More questions emerge about Iowa Republican couple's political donations

Kim Schmett and Connie Schmett have filed additional paperwork with the U.S. Department of Justice to report political contributions since their October 2016 registration as foreign agents for the Kingdom of Saudi Arabia. The documents listed the three donations Bleeding Heartland discussed here as well as some previously unknown campaign contributions. While checking those out, I noticed some oddities.

No answer at the Schmetts’ home number, where voice mail is not accepting new messages. Reached on his cell phone on November 20, Kim Schmett told me, “I’m not going to talk about it right now. It speaks for itself.”

Trust me: it doesn’t.

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How Iowa could have lost three Supreme Court justices in 2016

Remember how awful you felt on November 9, 2016, as you started to grasp what we were up against following the most devastating Iowa election in decades?

Would you believe the results could have been even worse?

Imagine Governor Terry Branstad appointing three right-wingers to the Iowa Supreme Court. It could have happened if conservative groups had targeted Chief Justice Mark Cady, Justice Brent Appel, and Justice Daryl Hecht with the resources and fervor they had applied against three justices in 2010.

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Kim Schmett didn't disclose political donations while acting for Saudi Arabia

Kim Schmett, one half of an Iowa Republican power couple who were foreign agents for the Kingdom of Saudi Arabia while serving on influential state boards, made at least three donations to GOP campaigns or entities while registered as a foreign agent in late 2016. There is no record of Schmett disclosing those political contributions, as required under the Foreign Agents Registration Act.

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If all Iowa candidates had to win under rules Republicans forced on unions

“There’s not one Republican in this state that could win an election under the rules they gave us,” asserted AFSCME Council 61 President Danny Homan after the first round of public union recertification elections ended this week.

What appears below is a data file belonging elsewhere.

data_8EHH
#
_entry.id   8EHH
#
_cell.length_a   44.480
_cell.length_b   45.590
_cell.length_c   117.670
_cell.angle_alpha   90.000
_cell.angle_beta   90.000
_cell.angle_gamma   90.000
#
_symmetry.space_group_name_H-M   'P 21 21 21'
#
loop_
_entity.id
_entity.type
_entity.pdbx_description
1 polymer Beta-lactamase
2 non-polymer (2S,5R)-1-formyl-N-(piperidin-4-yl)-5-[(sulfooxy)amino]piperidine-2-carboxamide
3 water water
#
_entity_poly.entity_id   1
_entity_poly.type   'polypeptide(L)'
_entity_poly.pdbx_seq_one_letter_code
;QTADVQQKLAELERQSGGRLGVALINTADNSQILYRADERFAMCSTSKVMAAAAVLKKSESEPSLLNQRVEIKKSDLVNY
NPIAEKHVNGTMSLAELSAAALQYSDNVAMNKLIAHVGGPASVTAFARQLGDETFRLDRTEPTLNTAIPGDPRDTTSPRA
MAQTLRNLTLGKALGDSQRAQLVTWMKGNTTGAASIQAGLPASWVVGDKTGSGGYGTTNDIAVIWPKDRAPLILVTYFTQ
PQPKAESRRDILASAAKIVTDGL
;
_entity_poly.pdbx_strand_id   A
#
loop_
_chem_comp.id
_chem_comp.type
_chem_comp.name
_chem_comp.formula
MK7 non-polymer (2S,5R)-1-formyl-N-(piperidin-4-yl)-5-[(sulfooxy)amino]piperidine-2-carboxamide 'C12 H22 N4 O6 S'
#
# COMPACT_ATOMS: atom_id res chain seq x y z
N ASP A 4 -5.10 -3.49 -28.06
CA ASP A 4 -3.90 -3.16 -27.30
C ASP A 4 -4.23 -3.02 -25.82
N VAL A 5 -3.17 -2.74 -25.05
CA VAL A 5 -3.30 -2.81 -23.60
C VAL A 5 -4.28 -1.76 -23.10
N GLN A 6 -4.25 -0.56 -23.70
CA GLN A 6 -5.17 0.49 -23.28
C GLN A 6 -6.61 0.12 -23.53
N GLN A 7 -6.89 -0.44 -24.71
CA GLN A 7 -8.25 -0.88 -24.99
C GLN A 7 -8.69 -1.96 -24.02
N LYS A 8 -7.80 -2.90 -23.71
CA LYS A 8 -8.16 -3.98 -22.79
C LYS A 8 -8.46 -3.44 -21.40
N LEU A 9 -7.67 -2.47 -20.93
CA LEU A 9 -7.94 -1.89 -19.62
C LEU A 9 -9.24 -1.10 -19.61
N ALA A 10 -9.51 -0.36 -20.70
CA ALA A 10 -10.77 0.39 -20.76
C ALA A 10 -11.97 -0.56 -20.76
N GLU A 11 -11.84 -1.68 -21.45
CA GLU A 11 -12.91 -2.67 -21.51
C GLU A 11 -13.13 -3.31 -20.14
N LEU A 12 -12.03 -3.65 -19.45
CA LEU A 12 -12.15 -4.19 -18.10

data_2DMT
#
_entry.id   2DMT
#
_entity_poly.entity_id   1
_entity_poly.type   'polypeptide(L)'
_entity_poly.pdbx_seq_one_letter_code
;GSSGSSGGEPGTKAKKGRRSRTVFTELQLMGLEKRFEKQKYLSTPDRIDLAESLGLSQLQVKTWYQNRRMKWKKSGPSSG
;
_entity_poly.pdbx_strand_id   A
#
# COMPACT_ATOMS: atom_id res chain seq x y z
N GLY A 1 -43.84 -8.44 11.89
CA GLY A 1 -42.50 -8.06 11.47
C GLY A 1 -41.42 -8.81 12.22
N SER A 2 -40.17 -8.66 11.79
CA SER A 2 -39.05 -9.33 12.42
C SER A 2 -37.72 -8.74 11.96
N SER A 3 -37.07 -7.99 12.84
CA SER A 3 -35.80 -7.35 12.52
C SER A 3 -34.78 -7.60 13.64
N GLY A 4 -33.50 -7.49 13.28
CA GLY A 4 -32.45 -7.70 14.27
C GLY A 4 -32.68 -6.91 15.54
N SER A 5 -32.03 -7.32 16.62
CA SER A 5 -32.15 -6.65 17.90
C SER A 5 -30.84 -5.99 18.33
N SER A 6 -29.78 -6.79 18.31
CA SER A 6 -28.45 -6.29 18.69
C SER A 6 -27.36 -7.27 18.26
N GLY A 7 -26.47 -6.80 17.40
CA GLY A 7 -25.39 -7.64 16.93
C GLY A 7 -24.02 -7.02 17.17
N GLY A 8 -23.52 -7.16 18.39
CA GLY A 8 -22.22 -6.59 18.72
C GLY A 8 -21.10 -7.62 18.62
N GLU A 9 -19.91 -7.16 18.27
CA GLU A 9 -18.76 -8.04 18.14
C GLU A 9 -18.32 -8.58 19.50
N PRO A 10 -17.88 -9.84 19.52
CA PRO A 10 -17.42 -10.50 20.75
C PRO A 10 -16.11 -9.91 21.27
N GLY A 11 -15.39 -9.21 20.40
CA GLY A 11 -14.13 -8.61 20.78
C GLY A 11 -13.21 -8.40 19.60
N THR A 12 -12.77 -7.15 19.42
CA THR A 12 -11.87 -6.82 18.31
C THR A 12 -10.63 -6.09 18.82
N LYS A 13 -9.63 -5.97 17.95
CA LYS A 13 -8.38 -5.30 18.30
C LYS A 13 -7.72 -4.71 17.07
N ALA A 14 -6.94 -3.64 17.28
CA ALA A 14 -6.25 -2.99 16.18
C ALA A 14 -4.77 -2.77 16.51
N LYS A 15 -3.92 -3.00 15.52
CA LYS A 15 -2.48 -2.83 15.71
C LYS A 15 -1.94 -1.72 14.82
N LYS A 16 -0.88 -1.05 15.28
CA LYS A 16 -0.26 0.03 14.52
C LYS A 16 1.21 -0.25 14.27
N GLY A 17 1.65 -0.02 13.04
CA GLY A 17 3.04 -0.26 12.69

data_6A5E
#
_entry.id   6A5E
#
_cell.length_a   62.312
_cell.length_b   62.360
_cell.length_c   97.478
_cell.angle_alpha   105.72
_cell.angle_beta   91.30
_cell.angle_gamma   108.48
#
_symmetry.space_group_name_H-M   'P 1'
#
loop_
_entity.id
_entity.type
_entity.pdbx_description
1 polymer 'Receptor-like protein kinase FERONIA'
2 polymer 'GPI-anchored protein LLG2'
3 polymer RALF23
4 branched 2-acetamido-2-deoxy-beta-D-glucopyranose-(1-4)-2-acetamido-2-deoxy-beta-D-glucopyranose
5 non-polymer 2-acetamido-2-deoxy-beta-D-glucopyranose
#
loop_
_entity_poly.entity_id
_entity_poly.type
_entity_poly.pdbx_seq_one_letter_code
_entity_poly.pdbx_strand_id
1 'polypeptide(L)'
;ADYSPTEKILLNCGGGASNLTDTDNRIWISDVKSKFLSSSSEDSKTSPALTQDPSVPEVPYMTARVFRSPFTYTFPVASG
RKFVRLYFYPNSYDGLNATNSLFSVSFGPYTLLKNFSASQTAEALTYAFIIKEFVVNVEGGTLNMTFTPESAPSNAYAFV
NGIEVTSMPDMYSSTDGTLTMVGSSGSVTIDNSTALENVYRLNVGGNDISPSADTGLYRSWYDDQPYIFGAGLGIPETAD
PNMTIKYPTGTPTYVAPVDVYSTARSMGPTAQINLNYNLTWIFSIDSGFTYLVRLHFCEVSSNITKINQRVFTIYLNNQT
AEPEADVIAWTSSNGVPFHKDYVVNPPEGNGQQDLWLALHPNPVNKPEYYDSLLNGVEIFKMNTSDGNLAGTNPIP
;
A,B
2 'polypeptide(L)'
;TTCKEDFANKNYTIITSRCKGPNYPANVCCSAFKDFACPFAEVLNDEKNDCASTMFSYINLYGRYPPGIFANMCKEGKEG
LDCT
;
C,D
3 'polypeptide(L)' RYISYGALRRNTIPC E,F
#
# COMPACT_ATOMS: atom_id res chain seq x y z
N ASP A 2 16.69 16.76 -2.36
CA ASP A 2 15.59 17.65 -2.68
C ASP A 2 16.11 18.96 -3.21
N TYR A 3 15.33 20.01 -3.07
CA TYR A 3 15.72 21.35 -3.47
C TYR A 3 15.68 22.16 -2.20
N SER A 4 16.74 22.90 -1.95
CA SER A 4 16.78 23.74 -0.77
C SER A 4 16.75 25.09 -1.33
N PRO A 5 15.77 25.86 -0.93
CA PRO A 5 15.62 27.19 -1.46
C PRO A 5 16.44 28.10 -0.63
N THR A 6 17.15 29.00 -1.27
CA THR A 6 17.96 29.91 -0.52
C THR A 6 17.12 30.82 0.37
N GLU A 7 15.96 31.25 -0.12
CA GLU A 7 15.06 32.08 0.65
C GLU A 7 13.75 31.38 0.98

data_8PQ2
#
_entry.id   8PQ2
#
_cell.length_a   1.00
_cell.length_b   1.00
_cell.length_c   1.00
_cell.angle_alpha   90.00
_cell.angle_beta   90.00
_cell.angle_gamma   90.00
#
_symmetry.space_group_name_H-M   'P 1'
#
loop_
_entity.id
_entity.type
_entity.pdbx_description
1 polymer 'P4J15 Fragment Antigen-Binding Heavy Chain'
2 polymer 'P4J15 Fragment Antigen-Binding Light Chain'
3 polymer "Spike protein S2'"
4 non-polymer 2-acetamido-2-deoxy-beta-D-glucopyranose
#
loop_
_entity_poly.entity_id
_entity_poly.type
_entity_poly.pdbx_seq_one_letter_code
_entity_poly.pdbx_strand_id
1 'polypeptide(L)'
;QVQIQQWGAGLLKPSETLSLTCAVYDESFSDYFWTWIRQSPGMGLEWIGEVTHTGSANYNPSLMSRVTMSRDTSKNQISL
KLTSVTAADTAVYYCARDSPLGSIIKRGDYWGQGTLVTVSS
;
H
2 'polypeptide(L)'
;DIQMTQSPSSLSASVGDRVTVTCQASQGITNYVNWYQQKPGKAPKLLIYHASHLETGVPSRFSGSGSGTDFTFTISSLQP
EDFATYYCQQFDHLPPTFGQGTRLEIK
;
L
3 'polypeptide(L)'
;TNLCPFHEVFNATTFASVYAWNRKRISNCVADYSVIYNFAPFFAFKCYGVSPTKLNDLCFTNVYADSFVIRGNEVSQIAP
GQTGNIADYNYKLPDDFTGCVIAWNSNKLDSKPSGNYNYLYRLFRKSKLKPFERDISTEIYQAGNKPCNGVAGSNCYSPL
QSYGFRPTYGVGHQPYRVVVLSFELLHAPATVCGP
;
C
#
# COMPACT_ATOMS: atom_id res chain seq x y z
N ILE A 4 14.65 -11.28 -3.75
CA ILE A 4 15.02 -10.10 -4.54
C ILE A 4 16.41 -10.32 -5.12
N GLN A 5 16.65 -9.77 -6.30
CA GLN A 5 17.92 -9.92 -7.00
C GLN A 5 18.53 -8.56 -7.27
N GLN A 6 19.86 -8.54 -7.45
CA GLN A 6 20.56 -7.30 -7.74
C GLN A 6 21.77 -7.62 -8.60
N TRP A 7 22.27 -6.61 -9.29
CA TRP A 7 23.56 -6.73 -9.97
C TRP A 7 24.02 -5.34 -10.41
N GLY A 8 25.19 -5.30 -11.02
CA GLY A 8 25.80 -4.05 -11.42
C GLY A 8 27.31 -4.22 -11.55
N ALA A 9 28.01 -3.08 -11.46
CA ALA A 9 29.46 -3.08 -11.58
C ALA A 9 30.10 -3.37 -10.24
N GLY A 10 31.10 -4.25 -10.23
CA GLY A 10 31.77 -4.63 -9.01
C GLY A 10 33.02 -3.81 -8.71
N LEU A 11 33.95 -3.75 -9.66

He was only slightly exaggerating.

A review of the last two general election results shows that Iowa’s capitol would be mostly devoid of office-holders if candidates for statewide and legislative races needed a majority vote among all their constituents–rather than a plurality among those who cast ballots–to be declared winners.

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Get ready for a competitive GOP secretary of agriculture race

Craig Lang didn’t wait for Governor Kim Reynolds to decide. He is running for Iowa secretary of agriculture, no matter whom Reynolds picks to replace Bill Northey.

In his first comments to journalists about his campaign, Lang advocated more crop diversity and better land management practices, asserting that the dominant approach to farming in Iowa is not “sustainable.” That’s an unusual message for a Republican. Stranger still is hearing a former president of the Iowa Farm Bureau Federation talk about soil health in terms more often heard from environmental experts than from Big Ag heavyweights.

Though he’s a first-time candidate, Lang has plenty of political connections and should have little trouble raising enough money for a credible statewide primary campaign against State Representative Pat Grassley or other contenders.

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